2.2.2 Multi-objective algorithms for build orientation In the previous part, we talked about aspects which the build orientation can affect. However, it is impossible to satisfy all these aspects in one orientation. Then, researchers tried to choose two or three aspects which they think are important and used multi-objective algorithms to select the best build orientation based on some criteria. Most previous studies mainly focused on the selection of appropriate build orientation for general layer based manufacturing process (Ahn, D. et al. 2007; Ancau, M. et al. 2010; Firstly, previous reports about build orientation selection for general layered manufacturing (LM) process are reviewed here. Ahn et al reported a method for orientation selection to minimize the required post-machining region (RPMR) in LM. They used genetic algorithm to obtain reliable solution for a complex geometry CAD model, and the validity and effectiveness of the proposed methodology were tested by various experiments and applications (Ahn, D., Kim, H. et al. 2007). Ancau and Caizar took the surface quality of the prototype and the time of manufacturing into consideration as optimization criteria, and a mathematical model of the optimization problem was developed (Ancau, M. and Caizar, C. 2010). Based on the mathematical model, a practical method to find the Pareto-optimal set was developed as a main goal. To solve the optimization problem, a computer program for rapid prototyping processes simulation was designed. The program calculated the geometry of successive layers, as well as the necessary time for their materialization. Depending on the importance degree of each optimization criterion, the program claimed to offer the optimal solution. Byun developed the average weighted surface roughness (AWSR) method that was generated from the stair stepping effect, the build time, and the part cost using the variable layer thickness(Byun, H. and Lee, K. 2006). They used the multi-attribute decisionmaking method, and chose the best orientation among the orientation candidates from the convex hull of a model. (Byun, H. and Lee, K. 2003). After some years, Byun et al also used the simple additive weighting method for the decision making considering the surface roughness, build time and part cost. Kim et al reported a multi-objective fitness function for the optimization of the postprocessing time and cost was formulated by a genetic algorithm (Kim, H.C. and Lee, S. H. 2005). In addition, the number of layers was considered in preventing the model from rotating in the direction which required excessive fabrication time for the part. To accelerate the optimization, a conceptual simplification method of grouping facets was suggested and evaluated. Resulting application program was developed and verified for some practical models. Rattanawong et al determined the optimal orientation on the basis of the least amount of VE (volumetric error) (Rattanawong, W., Masood, S. H. et al. 2001). In their technique, it involved a primitive volume approach, which considered a part to be made from a combination of basic primitive volume. Cheng et al. used a multi-objective approach for determining the optimal part-building orientation (Cheng, W. et al. 1995). There were two objectives that were considered, the part accuracy as the primary objective and the build time as the secondary objective. The part accuracy weight was determined in terms of the surface types, and the build time was estimated from the number of slices. The orientation which can help the algorithm to get the maximum weight was the best one. If the values in other orientations were within a certain range from the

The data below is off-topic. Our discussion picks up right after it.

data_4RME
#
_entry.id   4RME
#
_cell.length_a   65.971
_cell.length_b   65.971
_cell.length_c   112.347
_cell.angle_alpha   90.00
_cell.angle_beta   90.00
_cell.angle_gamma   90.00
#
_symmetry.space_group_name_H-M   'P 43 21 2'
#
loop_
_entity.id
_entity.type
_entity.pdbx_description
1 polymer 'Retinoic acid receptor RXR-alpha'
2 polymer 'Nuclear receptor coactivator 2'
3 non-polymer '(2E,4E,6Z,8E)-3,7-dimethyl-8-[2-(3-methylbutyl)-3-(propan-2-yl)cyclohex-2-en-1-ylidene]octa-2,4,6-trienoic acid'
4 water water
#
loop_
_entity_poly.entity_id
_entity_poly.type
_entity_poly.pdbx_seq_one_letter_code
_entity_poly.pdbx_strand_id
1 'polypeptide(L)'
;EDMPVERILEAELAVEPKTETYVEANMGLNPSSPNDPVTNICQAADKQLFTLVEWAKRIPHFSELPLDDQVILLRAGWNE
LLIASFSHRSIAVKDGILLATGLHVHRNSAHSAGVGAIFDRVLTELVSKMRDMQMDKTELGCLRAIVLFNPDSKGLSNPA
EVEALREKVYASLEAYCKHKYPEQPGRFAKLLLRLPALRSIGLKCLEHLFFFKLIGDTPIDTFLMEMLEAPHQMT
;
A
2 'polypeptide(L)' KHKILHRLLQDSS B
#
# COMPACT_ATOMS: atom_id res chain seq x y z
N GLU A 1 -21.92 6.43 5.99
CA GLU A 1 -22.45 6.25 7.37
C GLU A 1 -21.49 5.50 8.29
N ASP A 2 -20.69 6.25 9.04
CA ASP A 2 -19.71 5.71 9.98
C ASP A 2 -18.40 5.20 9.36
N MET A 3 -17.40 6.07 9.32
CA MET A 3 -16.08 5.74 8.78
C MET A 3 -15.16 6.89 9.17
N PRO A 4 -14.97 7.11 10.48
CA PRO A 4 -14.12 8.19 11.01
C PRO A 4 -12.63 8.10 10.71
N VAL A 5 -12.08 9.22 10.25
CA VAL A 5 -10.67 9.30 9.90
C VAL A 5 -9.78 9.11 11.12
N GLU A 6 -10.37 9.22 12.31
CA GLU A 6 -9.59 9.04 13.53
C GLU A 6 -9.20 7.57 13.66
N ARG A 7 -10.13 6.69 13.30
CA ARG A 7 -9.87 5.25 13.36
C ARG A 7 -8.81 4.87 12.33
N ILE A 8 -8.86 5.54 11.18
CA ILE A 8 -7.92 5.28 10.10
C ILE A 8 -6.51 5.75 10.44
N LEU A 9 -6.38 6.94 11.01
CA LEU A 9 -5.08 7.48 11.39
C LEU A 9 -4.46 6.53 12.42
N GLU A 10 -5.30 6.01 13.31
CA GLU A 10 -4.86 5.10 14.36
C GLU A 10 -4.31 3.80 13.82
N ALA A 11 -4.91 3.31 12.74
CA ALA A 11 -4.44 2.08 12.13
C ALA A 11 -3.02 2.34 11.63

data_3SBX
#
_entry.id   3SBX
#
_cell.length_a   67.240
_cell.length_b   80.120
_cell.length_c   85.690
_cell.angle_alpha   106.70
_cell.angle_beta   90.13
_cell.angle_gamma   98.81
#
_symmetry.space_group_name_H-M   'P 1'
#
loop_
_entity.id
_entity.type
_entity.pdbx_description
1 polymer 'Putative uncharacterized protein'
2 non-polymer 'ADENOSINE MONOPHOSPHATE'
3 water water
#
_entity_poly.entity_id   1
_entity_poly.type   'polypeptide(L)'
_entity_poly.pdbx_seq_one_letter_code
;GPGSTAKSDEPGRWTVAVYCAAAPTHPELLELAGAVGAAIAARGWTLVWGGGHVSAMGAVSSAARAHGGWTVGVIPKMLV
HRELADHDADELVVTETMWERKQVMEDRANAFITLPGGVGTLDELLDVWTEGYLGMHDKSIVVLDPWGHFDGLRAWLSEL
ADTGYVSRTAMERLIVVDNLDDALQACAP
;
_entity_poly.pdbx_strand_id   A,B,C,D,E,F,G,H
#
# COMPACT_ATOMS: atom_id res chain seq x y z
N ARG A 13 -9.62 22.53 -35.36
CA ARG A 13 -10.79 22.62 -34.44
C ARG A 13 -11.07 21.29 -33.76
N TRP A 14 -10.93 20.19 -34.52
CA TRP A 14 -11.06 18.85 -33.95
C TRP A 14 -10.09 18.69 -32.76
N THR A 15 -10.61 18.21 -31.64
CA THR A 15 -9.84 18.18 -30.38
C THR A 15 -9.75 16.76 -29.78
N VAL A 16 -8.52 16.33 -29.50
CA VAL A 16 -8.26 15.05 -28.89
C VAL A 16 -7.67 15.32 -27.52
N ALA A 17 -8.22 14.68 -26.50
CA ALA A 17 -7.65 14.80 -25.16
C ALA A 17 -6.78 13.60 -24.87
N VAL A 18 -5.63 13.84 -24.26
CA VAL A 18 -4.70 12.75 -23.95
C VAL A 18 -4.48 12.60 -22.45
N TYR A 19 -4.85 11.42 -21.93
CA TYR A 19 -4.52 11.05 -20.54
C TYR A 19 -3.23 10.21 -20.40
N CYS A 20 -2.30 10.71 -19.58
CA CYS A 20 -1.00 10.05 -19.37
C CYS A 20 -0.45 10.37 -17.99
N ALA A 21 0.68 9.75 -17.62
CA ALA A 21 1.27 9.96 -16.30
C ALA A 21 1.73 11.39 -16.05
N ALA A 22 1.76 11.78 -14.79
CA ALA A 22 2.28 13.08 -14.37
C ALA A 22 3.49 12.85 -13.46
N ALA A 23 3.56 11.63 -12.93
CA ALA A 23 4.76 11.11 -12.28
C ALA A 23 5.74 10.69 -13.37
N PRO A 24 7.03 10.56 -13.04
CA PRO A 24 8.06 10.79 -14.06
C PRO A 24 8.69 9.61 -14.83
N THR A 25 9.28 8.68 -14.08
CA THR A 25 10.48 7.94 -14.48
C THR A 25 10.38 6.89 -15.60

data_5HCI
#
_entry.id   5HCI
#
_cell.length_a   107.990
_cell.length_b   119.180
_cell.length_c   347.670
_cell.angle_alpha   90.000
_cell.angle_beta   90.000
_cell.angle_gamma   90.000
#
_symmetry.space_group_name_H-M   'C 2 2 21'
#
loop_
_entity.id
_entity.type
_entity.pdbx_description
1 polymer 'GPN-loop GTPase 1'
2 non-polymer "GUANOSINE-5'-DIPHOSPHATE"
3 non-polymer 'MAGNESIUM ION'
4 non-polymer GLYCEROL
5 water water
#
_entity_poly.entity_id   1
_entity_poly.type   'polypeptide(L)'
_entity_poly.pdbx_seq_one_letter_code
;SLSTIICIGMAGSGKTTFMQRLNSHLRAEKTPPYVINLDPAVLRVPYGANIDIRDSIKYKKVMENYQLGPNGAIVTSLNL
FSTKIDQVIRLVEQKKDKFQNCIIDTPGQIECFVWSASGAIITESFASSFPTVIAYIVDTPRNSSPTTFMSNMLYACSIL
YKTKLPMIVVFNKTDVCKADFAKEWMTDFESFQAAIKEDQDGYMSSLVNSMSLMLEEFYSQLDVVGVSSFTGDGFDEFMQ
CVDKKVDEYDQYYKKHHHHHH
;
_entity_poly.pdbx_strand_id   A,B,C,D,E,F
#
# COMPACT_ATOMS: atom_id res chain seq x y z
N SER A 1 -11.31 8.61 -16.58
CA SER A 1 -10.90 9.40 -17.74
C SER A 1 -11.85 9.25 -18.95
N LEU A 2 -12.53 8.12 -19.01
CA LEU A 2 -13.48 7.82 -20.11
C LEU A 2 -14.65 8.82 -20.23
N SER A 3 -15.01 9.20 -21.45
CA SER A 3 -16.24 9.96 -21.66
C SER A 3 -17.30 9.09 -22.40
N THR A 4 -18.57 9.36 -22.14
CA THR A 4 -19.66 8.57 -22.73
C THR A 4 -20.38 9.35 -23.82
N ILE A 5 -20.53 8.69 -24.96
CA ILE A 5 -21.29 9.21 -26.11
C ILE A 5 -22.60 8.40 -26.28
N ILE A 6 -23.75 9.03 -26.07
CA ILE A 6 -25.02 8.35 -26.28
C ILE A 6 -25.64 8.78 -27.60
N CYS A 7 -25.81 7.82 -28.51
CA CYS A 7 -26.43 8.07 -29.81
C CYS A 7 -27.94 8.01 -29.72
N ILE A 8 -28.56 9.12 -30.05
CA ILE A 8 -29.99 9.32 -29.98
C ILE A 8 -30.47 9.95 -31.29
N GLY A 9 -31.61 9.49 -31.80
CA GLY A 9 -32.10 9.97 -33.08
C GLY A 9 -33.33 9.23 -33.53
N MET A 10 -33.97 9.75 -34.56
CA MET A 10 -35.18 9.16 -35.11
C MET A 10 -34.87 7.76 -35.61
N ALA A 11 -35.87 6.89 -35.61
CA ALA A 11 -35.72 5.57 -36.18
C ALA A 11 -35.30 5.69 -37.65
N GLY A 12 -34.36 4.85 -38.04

maximum as specified by the user, the secondary objective is adapted. In the same year, Frank and Fadel proposed an expert system that considers surface finish, build time, and support generation (Frank, D. and Fadel, G. 1995). Only the quality of surface finish was considered as the rules determining a preferred orientation. They talked about the geometric features such as holes, surface of revolution, round surface, thin structure, plane, and overhang; the users choose two important geometric features of a part. The appropriate orientation was then selected from the surface finish and the support structure of these two features. Build time was estimated by rough slicing of the part. Hu and Lee developed an optimization system that can be implemented with a user interface allowing the user to try various weighted values so that the optimized build direction was verified to reflect the users intention (Hu, Z., Lee, K. et al. 2002). To reduce the calculation cost, the system let the user select some build directions as candidates based on their experience, and calculates the cost of these candidates. Among these candidates, the one with the minimal cost was the best build orientation. Lin et al proposed a mathematical model to predict the layered manufacturing process error (Lin, F. et al. 2001). And an optimization algorithm to define the fabricating orientation based on the minimum process error for layered manufacturing fabrication had been developed. Case studies were shown to determine the preferred orientation candidates for fabricating spherical objects, cube objects and objects with irregular geometrical shapes. For build orientation selection in FDM, Pandey et al used a multi-criterion genetic algorithm to determine the optimal part deposition orientation for FDM parts considering the average part surface roughness and build time as objective functions (Pandey, P. M., Reddy, N. V. et al. 2007). Masood et al described a methodology for computing the volumetric error for any orientation of the parts built by the fused deposition modelling rapid prototyping system (Masood, S., Rattanawong, W. et al. 2003). The technique can be applied to determine the best orientation of the part, based on the minimum volumetric error. The technique was verified by comparing the results with the experimental measurements of the volumetric errors of the parts built at different orientations (Masood, S., Rattanawong, W. et al. 2000). And then they improved the algorithm to work for a part of any shape and complexity, with any slice thickness, and for the orientation of a part about any selected axis. The part orientation system based on this algorithm graphically displays the VE at different part orientations and recommended the best part orientation. Thrimurthulu presented an approach that determines the optimal part deposition orientation for FDM process too (Thrimurthulu, K., Pandey, P. M. et al. 2004). Two contradicting objectives, namely build time and average part surface roughness, were minimized by minimizing their weighted sum. The effect of support structure was considered in the evaluation of two objectives. Thus, the support structure minimization was also implicitly included in this work. The adaptive slicing was simultaneously used in the determination of optimum part deposition orientation. The predictions of the developed system were validated using the results published earlier. Two case studies were presented to demonstrate the capabilities of the system. The proposed methodology can be used to determine optimum part deposition orientation for any complex part that may be completely freeform. From the above review regarding build orientation selection for different RP processes, it can be seen that there is no in-depth investigation about the selection of build orientation for optimal part strength.